vidualism and expression that a given individual might be able to express in a system that adopted a more parliamentary /multiple party system of governance. Obviously, the construct of individualism is as much of a personal identifier as it is a sociological one. As such, this essay will attempt to grapple with both of these concepts in order to adequately describe and illuminate the topic.
Firstly, with regards to the United States representing an assimilated society, such a construct necessarily takes away a great deal of individualism just based on the most basic understanding of such a concept. Whereas an individual is expected to transform himself/herself in order to ascribe to what can only be defined as a “least common denominator” among peoples, key elements of individuality are necessarily lost. Moreover, in such a sociological understanding of the term assimilation, there is no individuality that is championed; rather, the collective identify of an imagined society and the bonds that it shackles those that subscribe to such a belief necessarily constrict any expression or hope of individualism that might otherwise exist within the given system.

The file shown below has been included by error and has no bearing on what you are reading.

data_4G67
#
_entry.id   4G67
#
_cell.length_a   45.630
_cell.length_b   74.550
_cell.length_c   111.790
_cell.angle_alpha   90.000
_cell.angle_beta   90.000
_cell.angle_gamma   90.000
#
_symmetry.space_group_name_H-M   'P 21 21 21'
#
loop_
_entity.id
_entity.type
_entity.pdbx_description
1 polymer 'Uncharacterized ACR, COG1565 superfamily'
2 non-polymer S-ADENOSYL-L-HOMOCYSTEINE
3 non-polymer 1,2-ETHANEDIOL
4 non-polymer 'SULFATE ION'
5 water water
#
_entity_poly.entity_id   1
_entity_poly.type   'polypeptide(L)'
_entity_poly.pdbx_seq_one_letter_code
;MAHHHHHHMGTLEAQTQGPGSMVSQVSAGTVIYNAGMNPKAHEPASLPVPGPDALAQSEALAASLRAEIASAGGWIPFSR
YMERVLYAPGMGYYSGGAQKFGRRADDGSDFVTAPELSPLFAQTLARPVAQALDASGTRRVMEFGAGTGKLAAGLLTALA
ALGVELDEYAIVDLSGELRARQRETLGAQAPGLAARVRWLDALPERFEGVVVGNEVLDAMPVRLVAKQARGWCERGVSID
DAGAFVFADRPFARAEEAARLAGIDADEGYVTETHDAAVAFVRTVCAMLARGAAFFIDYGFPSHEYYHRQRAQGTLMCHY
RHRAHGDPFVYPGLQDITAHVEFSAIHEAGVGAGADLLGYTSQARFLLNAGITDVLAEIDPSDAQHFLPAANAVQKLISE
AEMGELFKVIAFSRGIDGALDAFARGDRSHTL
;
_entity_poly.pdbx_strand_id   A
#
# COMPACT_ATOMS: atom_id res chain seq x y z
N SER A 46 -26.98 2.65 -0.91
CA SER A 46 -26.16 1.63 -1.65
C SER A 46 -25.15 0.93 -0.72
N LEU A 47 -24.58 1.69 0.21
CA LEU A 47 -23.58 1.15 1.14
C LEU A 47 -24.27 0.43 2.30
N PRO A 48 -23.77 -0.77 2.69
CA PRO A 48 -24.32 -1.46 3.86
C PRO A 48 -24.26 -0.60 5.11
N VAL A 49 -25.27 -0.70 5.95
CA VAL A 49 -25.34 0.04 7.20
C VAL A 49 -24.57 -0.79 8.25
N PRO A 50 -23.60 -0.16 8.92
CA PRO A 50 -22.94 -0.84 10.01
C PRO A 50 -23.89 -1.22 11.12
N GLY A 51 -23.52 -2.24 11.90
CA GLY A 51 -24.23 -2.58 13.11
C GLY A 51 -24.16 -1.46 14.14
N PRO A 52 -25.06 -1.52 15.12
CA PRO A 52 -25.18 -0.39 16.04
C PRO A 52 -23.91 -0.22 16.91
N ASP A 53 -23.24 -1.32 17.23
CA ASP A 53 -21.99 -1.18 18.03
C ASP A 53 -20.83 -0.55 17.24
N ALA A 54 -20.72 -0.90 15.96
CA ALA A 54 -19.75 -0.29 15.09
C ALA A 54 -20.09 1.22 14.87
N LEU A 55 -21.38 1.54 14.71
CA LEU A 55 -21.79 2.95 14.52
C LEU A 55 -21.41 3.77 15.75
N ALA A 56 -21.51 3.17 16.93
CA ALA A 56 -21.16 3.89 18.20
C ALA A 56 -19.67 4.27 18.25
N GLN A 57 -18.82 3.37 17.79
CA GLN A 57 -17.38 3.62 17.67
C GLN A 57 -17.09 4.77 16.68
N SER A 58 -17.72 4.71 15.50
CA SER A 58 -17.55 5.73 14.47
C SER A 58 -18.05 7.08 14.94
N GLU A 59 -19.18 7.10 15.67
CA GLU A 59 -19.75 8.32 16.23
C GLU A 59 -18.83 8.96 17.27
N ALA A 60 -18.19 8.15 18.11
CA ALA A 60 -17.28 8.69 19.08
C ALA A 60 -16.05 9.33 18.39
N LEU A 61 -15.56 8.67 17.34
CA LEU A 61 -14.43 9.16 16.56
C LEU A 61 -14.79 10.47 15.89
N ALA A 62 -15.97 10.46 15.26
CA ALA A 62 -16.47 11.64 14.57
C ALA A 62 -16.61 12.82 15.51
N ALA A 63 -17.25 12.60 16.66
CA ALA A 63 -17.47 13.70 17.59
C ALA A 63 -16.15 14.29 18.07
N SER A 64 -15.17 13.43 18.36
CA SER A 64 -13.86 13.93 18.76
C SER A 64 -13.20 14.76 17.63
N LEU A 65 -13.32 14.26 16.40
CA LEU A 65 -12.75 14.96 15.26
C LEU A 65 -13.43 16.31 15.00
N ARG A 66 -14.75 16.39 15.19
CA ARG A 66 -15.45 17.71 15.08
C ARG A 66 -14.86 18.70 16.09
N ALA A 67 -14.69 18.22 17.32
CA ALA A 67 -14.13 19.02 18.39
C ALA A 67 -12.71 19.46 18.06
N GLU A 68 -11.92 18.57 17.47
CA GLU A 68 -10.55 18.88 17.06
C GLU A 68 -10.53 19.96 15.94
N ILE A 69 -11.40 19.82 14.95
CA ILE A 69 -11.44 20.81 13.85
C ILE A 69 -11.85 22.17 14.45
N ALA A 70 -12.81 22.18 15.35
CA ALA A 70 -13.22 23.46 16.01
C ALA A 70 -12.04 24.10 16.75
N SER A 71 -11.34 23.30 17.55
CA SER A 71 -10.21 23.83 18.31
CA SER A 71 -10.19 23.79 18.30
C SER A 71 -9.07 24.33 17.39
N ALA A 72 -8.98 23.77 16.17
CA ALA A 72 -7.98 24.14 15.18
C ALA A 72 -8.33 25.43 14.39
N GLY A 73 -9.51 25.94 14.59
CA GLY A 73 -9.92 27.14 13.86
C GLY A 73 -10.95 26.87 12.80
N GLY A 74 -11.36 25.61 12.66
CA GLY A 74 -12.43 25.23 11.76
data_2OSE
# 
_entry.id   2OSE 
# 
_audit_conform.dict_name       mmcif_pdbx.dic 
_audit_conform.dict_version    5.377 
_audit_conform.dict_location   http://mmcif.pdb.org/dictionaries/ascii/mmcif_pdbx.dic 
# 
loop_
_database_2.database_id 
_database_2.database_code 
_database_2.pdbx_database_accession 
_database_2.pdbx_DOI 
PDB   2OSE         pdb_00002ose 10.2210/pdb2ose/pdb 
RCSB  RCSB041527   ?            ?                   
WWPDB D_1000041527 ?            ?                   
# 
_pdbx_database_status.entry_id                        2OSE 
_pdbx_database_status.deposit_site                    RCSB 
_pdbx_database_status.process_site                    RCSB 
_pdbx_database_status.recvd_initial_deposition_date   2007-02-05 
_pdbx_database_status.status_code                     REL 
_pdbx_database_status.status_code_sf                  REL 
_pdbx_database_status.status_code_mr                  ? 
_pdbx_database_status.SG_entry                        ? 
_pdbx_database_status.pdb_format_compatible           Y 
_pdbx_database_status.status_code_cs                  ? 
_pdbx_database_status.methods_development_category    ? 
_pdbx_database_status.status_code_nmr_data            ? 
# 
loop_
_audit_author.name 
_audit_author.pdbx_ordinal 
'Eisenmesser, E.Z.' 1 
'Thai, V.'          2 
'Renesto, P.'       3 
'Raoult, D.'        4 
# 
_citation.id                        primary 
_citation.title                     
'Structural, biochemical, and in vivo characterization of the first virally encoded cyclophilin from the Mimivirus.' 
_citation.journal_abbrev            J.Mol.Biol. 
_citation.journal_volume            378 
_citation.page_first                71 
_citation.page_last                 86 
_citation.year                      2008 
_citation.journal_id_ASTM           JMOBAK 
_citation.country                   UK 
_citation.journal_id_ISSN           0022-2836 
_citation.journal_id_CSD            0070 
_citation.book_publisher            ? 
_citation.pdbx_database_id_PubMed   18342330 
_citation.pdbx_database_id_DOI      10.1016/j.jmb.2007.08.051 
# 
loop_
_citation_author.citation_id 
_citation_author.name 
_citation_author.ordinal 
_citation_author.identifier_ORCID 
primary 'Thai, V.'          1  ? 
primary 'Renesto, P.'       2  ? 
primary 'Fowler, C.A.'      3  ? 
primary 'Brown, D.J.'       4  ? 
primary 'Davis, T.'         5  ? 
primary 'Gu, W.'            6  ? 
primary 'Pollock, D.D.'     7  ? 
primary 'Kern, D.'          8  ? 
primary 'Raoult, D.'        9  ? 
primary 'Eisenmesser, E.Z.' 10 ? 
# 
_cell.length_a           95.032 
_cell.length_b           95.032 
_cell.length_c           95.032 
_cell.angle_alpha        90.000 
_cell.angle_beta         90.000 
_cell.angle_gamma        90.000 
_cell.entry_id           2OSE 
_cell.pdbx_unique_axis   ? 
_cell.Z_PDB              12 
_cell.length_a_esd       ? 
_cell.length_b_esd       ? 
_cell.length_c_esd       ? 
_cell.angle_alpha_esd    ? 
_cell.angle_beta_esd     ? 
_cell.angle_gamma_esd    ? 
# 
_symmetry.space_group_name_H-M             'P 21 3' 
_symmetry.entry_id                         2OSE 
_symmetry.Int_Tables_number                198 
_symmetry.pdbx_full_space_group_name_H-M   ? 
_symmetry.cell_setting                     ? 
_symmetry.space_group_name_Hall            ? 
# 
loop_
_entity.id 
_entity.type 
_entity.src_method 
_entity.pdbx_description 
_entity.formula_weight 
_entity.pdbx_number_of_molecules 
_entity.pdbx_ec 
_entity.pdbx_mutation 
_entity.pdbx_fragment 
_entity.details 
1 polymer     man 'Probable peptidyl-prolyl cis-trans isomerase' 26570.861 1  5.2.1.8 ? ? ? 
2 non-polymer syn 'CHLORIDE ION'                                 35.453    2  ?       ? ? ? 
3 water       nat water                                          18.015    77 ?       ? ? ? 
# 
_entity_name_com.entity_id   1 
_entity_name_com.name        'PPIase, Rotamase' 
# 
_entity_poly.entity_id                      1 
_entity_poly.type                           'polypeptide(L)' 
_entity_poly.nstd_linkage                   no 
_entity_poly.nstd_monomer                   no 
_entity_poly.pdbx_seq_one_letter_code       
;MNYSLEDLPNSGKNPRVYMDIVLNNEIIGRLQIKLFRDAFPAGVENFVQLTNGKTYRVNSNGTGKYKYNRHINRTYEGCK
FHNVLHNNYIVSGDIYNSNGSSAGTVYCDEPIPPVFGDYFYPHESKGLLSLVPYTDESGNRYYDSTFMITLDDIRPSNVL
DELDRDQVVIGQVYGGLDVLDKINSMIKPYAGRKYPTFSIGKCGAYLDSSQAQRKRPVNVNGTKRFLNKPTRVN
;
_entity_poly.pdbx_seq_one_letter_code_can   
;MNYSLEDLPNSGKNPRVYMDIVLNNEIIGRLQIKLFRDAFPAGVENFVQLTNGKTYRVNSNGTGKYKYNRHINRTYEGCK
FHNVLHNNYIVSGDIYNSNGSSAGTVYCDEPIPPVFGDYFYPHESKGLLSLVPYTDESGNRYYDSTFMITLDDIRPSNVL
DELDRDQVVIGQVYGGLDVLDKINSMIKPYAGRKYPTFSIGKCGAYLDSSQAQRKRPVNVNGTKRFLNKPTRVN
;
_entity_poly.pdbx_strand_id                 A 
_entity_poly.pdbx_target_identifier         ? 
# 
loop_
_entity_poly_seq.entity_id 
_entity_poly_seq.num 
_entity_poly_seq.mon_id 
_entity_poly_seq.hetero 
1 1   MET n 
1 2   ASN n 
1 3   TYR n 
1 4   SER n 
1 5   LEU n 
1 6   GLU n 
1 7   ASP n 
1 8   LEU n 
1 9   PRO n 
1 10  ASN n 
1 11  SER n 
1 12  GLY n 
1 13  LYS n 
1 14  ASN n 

Additionally – if one were ascribe to the belief that the United States is no longer an assimilated society and ascribes more to a definition of a pluralistic mixture of peoples rather than a great melting pot (as promoted by the understanding of assimilation), there is still an issue with the individualism that could be exhibited in such a situation. For instance, whereas a foreign émigré would need to ascribe to the beliefs and mores/norms of the United States in the assimilation model, the same émigré would be expected to subscribe to a unique subset of culturally applicable norms/mores within their own community of ethnically similar émigrés were they to ascribe to the cultural pluralism that has defined much of the political and social landscape for the past few decades. In this way, the